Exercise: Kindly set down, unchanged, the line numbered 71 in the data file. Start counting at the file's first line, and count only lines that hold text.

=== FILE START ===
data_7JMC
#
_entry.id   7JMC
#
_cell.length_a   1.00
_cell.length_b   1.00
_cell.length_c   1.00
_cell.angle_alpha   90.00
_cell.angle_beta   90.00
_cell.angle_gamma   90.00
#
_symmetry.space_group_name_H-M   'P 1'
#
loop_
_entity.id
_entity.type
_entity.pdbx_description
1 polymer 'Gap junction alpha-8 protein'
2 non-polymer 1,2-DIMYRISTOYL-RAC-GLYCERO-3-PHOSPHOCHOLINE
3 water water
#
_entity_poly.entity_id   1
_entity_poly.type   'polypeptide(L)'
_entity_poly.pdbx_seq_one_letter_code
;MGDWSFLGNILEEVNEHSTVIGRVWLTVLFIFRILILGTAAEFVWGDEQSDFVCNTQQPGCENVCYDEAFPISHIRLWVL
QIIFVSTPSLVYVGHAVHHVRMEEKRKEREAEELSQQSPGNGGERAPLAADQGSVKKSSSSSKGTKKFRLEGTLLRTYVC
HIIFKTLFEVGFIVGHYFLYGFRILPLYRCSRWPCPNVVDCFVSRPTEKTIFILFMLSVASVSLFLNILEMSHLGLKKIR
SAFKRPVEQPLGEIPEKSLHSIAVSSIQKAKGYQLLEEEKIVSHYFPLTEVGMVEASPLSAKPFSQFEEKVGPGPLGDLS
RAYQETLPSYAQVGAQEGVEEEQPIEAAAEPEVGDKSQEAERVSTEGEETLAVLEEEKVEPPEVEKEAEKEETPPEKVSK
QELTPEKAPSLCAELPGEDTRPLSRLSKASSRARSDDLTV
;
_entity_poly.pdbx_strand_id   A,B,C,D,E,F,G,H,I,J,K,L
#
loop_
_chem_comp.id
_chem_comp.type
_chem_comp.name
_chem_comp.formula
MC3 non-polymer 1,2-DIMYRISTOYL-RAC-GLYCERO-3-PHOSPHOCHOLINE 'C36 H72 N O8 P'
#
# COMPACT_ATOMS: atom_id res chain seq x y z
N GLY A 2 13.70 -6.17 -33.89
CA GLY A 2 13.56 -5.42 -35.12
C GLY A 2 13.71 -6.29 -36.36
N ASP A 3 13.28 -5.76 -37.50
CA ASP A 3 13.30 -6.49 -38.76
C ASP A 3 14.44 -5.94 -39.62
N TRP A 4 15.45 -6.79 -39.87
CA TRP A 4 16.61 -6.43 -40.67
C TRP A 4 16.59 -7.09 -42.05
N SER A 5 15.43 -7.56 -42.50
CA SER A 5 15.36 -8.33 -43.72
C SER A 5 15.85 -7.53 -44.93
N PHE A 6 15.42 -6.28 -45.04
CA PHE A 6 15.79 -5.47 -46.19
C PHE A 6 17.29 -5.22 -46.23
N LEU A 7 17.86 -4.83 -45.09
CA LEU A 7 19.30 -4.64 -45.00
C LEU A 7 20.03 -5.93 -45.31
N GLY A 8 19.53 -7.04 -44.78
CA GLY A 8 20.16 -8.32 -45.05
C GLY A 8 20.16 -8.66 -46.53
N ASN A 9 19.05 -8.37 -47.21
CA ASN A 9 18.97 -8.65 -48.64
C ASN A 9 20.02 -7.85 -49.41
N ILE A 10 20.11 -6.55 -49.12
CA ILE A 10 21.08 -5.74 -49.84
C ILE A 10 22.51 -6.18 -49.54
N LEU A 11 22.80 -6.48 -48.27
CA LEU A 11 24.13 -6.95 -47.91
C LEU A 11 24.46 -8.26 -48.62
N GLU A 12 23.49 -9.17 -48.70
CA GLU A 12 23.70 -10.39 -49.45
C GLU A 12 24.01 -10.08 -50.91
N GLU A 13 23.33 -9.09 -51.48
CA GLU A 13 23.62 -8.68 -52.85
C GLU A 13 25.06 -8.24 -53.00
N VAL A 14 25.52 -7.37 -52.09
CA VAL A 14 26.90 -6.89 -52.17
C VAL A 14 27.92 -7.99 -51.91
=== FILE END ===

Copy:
C LEU A 11 24.46 -8.26 -48.62